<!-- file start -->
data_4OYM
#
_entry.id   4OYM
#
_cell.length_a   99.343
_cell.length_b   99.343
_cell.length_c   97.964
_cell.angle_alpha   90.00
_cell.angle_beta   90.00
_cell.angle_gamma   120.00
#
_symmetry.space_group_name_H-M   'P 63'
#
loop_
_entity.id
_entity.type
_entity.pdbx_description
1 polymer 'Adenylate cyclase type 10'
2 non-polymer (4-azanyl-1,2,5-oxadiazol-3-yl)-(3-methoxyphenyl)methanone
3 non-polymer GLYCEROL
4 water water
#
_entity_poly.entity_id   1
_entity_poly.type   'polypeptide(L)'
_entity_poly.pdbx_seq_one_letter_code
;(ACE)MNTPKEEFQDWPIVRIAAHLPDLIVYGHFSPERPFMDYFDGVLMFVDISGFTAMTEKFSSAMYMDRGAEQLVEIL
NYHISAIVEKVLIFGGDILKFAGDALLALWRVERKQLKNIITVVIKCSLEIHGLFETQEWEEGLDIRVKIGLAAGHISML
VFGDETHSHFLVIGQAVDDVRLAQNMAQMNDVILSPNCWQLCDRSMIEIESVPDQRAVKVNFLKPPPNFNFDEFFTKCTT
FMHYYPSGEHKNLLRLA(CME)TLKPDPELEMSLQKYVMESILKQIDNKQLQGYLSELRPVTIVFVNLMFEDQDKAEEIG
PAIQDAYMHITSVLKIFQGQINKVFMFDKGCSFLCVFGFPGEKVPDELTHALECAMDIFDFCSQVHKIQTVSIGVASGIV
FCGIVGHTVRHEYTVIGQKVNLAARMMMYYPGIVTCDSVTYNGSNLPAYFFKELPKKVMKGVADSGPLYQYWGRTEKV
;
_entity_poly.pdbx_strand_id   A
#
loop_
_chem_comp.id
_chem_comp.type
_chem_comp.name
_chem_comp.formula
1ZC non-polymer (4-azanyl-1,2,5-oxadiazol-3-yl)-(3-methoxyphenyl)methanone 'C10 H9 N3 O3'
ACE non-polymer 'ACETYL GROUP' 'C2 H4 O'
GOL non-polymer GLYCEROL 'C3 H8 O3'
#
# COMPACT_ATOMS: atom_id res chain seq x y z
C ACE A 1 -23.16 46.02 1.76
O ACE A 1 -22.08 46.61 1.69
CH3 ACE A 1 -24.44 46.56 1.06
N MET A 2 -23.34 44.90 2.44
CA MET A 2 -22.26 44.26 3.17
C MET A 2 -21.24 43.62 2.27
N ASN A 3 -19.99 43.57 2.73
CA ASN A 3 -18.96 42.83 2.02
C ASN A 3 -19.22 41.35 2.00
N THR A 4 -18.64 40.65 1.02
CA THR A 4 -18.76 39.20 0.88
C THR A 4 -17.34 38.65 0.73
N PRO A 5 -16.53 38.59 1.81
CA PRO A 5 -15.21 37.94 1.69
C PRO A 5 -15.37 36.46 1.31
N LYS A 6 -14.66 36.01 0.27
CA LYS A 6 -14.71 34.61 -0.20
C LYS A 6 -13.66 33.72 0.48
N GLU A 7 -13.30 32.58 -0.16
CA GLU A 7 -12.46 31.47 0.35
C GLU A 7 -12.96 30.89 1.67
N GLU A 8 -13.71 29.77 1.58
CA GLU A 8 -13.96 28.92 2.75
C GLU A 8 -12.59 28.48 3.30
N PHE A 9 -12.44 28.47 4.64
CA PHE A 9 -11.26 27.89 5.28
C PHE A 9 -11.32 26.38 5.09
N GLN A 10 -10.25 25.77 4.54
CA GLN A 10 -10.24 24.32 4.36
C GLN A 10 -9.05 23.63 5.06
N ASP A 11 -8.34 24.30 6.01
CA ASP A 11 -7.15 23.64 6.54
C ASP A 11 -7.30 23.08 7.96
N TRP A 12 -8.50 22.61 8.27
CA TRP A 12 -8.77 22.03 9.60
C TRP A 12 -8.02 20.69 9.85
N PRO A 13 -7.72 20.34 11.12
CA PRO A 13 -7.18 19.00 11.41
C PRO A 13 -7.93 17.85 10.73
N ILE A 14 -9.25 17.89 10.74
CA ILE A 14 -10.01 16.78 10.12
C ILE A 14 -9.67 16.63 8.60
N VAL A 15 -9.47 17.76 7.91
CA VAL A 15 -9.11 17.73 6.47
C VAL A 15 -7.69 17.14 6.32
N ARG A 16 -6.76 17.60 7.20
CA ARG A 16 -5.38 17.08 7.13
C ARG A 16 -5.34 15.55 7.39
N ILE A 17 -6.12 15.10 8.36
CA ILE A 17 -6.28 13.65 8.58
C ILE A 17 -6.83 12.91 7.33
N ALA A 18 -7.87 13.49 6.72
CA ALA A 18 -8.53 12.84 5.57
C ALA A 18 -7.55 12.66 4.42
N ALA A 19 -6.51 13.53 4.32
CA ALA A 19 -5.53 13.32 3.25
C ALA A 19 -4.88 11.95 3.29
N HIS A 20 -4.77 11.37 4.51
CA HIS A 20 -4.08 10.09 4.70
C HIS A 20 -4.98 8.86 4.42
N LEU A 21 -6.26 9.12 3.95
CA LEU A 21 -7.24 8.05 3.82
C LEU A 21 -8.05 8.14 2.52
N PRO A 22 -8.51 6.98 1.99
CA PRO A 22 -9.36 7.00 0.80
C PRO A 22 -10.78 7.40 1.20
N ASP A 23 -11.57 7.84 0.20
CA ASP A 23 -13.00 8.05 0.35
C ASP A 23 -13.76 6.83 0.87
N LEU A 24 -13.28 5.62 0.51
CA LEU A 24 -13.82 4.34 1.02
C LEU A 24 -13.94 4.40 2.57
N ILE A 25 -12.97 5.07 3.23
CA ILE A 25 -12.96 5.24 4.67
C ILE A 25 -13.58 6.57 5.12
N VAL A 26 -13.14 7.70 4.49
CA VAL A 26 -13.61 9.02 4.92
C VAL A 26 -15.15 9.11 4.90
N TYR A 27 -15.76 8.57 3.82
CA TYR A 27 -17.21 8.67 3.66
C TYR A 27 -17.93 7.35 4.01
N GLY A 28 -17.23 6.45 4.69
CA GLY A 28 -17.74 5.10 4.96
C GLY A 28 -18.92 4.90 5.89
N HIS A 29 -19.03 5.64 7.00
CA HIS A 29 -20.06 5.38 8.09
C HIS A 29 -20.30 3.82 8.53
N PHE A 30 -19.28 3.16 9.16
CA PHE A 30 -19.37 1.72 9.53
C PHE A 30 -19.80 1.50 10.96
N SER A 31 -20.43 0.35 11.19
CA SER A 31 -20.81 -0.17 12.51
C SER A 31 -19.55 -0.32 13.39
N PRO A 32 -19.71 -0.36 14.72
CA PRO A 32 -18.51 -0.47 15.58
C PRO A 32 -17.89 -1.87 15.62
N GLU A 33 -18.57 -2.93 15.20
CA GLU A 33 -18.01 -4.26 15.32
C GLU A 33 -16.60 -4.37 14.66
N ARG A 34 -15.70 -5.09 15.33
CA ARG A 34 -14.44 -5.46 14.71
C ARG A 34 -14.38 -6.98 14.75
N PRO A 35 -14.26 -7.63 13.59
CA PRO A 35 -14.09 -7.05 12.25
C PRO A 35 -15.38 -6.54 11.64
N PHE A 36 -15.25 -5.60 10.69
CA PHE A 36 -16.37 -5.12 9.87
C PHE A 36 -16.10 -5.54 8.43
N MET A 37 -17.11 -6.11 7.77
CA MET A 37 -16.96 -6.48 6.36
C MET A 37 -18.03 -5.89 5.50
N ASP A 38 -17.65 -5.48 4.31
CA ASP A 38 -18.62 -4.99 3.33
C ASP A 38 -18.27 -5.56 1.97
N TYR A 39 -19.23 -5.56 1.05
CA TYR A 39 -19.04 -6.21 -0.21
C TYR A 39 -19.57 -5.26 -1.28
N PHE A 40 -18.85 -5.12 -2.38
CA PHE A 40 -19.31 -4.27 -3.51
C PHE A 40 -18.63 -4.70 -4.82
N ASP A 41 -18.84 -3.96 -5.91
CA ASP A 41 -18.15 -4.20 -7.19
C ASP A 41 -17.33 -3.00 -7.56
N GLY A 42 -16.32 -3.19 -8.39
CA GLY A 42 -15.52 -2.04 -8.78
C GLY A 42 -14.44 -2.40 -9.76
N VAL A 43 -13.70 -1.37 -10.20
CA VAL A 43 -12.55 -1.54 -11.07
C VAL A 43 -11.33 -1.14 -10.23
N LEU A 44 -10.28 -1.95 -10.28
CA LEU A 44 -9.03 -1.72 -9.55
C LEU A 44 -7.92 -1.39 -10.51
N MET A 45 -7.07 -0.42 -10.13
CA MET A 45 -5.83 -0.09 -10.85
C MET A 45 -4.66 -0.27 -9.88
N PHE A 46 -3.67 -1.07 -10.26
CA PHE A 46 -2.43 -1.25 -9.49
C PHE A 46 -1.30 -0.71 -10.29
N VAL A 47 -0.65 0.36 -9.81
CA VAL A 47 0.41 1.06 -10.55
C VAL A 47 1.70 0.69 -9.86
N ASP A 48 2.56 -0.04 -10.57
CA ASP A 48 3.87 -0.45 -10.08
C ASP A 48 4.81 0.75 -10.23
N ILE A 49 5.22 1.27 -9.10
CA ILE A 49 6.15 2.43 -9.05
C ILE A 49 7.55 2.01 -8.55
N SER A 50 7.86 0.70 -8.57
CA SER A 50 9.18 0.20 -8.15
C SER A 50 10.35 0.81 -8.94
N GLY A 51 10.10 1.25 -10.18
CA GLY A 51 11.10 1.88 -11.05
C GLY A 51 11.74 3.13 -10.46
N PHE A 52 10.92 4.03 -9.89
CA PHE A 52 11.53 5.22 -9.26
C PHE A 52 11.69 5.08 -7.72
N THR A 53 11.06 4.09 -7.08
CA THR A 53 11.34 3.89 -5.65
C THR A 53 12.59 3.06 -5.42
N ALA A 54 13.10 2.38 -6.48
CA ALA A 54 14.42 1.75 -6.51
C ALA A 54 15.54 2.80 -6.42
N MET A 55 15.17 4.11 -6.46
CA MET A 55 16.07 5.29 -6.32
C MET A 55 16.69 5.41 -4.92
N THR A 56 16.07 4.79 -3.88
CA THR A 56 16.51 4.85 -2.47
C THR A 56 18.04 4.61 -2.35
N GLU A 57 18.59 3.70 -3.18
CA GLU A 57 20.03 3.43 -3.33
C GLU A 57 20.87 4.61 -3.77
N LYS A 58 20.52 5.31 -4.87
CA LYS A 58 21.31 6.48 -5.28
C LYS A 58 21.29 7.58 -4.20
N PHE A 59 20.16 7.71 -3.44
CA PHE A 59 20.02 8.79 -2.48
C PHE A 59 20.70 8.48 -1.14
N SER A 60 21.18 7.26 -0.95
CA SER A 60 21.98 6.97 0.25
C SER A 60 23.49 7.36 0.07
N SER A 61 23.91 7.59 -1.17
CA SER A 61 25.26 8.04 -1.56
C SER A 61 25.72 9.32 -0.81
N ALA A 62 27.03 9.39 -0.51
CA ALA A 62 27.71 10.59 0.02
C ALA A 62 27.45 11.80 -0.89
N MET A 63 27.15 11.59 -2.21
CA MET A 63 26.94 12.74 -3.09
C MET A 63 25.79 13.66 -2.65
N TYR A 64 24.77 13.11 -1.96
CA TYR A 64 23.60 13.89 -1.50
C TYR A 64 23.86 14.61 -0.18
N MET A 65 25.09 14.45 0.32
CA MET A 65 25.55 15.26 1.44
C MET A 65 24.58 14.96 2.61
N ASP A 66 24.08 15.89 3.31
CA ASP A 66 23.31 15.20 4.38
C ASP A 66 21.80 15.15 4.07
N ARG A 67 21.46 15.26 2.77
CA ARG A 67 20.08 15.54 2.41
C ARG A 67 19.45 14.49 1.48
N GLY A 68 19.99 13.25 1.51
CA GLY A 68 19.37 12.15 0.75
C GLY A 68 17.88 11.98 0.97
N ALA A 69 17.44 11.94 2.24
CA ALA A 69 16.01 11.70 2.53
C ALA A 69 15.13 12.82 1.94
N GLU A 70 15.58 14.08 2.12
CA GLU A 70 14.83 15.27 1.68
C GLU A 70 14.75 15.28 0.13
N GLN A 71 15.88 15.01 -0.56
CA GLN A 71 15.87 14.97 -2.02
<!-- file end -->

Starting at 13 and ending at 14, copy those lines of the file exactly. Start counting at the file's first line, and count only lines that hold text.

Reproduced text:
#
loop_